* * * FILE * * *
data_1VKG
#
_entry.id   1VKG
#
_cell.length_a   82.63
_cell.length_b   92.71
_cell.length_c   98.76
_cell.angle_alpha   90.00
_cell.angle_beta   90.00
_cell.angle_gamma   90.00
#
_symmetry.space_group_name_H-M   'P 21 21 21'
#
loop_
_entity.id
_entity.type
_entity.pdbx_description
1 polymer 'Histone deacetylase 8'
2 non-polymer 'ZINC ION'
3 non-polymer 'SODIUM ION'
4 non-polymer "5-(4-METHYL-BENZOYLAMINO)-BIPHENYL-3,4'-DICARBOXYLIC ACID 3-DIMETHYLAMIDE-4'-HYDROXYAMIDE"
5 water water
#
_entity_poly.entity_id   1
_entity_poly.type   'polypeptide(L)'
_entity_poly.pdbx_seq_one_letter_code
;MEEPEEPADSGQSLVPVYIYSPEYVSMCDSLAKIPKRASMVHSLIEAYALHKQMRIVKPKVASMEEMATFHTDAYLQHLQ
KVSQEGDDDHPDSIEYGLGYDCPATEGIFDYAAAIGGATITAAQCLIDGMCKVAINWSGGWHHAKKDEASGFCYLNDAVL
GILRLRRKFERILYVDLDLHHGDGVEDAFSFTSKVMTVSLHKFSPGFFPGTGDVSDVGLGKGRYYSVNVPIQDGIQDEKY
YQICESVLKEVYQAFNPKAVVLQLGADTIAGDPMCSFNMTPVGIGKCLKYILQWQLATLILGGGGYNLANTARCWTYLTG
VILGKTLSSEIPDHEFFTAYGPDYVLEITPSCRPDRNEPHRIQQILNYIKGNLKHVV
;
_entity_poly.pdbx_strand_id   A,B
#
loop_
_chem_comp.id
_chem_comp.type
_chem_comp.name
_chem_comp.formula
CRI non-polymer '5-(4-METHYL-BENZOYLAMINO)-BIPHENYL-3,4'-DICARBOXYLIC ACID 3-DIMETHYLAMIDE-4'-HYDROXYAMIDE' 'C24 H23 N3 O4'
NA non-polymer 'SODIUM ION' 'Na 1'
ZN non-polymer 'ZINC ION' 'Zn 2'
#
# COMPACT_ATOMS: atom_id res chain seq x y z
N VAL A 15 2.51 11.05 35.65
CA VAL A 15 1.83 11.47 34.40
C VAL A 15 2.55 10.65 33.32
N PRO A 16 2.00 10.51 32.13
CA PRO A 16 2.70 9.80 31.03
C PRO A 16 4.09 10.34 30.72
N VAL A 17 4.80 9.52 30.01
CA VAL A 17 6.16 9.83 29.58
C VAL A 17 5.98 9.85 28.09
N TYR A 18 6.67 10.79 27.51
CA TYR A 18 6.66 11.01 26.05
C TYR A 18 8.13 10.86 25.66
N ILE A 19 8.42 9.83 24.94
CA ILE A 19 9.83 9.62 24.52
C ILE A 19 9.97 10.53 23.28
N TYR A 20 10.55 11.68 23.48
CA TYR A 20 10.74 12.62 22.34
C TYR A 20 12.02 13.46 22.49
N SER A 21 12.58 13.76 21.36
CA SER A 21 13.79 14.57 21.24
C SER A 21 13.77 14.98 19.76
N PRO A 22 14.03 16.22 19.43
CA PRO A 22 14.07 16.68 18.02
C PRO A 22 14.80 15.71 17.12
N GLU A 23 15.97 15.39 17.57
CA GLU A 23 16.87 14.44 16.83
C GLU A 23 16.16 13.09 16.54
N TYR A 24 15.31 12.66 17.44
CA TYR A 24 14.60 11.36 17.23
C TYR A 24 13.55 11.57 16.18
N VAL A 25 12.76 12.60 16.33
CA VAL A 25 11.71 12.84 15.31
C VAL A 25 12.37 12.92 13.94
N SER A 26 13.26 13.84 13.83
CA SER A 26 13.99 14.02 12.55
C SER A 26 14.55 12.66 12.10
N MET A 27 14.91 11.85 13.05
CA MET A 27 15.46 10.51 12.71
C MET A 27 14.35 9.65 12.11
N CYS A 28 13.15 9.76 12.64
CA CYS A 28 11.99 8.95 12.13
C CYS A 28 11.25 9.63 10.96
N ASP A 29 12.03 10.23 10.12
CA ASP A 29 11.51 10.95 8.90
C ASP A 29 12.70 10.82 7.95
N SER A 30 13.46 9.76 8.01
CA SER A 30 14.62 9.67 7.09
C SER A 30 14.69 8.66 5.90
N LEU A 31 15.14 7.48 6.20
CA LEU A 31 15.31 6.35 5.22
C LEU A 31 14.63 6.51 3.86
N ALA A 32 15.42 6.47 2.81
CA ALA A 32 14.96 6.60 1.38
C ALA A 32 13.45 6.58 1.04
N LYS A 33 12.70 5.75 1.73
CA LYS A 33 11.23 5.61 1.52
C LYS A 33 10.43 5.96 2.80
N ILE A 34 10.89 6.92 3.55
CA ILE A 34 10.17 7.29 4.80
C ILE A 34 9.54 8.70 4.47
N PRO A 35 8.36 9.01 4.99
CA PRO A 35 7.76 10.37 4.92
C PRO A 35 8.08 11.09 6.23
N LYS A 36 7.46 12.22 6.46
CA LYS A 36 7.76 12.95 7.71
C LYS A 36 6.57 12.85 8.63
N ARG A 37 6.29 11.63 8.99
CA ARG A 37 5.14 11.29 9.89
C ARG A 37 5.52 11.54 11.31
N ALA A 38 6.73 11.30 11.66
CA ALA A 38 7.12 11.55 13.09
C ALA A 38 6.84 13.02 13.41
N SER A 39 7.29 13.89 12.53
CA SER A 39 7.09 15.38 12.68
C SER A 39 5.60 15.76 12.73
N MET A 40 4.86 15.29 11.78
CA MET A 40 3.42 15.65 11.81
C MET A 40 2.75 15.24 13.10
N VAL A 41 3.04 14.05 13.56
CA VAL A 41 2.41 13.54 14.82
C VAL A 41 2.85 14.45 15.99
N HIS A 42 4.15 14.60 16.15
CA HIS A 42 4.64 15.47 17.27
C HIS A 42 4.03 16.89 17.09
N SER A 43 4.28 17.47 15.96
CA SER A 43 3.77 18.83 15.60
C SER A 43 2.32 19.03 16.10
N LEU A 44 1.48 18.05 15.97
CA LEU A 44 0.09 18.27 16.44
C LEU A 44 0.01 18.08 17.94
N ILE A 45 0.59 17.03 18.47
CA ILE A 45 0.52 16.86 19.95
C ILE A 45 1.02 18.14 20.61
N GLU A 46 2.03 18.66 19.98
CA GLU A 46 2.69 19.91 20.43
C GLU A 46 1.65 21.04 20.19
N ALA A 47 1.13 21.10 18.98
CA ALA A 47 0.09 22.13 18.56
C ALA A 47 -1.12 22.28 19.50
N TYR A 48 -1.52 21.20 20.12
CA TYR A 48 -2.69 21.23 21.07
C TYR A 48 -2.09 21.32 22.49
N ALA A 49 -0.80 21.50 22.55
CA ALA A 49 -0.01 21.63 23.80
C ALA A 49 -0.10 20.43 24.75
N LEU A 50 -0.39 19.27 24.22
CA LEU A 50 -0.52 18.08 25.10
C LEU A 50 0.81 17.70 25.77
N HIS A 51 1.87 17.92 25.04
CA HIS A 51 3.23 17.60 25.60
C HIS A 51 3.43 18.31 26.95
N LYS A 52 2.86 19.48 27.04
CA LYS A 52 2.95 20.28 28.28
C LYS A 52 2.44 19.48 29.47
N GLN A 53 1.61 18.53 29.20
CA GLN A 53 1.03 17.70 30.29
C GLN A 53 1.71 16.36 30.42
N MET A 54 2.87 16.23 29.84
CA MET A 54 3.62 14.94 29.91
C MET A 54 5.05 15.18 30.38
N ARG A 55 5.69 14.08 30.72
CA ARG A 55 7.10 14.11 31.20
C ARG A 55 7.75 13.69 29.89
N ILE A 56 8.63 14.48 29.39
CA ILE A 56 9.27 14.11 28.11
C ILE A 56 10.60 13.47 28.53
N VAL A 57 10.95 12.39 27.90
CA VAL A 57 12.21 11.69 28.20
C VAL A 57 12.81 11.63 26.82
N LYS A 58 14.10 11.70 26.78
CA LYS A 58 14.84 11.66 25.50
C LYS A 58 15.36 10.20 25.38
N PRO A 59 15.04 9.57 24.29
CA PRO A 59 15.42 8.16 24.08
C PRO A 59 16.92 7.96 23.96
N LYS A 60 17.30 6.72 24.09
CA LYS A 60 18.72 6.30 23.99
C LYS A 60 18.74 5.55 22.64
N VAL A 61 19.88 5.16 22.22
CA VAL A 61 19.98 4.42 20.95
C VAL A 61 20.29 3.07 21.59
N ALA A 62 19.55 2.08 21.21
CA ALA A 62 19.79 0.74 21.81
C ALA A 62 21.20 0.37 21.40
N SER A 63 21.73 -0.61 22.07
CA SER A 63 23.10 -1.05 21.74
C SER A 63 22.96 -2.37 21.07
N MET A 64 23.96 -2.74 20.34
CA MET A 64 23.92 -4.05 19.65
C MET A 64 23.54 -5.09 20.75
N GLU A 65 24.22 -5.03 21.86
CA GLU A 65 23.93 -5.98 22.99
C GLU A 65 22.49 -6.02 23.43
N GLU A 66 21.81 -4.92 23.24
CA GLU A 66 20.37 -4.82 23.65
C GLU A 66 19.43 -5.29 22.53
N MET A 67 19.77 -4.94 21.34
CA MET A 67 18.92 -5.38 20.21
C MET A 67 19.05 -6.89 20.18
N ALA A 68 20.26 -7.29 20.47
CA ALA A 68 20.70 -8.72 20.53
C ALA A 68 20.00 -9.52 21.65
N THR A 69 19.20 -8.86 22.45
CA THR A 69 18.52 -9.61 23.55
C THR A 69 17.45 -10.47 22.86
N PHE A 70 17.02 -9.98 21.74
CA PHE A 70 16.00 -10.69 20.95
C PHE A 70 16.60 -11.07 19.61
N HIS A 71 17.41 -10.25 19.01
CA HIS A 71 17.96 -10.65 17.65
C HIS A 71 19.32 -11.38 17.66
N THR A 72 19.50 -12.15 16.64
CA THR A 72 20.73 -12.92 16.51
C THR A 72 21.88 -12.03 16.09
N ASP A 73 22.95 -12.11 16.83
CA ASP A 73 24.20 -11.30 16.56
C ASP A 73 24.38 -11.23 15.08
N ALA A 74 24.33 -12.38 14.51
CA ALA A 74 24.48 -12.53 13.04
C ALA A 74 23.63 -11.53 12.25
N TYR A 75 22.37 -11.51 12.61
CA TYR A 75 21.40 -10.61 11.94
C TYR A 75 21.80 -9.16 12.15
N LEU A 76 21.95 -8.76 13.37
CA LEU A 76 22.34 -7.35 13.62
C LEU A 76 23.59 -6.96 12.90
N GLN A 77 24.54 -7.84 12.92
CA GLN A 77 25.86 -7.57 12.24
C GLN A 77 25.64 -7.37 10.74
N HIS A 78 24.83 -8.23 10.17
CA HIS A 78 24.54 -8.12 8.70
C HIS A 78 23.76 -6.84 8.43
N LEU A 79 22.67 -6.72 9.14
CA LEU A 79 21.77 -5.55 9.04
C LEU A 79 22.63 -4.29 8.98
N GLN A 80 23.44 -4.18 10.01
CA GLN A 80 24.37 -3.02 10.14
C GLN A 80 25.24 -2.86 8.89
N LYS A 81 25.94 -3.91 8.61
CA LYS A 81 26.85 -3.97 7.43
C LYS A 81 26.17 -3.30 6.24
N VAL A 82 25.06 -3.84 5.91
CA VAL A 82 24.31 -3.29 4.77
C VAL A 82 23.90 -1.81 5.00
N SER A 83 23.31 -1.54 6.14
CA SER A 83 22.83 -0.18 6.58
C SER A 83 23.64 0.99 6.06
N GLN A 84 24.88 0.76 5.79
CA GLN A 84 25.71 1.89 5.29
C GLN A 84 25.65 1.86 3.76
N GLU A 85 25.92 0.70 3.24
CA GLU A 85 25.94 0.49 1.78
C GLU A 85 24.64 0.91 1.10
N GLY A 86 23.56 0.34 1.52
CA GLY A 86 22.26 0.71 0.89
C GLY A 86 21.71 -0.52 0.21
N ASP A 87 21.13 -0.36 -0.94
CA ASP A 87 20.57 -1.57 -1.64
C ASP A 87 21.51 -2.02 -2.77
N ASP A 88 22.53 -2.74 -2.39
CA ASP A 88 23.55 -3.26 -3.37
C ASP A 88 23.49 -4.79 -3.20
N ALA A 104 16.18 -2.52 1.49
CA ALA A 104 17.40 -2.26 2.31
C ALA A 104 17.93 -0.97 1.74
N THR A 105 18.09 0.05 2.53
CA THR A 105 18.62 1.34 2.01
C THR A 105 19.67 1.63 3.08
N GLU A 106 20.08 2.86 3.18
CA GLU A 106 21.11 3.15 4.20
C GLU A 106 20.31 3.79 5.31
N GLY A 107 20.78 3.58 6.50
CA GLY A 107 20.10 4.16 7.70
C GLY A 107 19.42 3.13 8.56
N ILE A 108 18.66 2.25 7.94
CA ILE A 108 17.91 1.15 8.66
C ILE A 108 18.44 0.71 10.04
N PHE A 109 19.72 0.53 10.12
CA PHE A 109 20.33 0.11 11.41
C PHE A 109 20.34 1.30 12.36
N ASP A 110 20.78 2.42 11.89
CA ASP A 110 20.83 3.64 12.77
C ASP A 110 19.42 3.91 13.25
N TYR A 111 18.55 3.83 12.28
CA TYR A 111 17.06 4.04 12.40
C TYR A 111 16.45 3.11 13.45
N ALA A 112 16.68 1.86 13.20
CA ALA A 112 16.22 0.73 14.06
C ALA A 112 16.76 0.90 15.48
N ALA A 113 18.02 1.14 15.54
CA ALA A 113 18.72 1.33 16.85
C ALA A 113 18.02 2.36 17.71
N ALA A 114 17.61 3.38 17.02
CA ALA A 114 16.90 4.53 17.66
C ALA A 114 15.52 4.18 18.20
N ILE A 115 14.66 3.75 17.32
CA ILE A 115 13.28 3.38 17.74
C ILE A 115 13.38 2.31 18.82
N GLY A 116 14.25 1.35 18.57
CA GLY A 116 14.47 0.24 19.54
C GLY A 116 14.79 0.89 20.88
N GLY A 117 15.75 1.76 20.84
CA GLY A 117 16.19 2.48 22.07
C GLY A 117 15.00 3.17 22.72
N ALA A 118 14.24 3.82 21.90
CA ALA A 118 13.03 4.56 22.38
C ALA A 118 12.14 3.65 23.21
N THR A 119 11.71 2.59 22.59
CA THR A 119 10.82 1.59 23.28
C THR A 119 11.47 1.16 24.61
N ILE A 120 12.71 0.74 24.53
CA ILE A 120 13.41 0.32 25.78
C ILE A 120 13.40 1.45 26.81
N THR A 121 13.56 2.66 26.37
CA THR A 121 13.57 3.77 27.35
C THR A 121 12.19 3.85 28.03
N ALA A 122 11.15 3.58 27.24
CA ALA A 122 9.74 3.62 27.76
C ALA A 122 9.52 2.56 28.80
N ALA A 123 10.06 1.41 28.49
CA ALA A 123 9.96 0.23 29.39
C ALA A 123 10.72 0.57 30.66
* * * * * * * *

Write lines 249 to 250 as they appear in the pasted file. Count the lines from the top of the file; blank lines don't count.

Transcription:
N SER A 83 23.31 -1.54 6.14
CA SER A 83 22.83 -0.18 6.58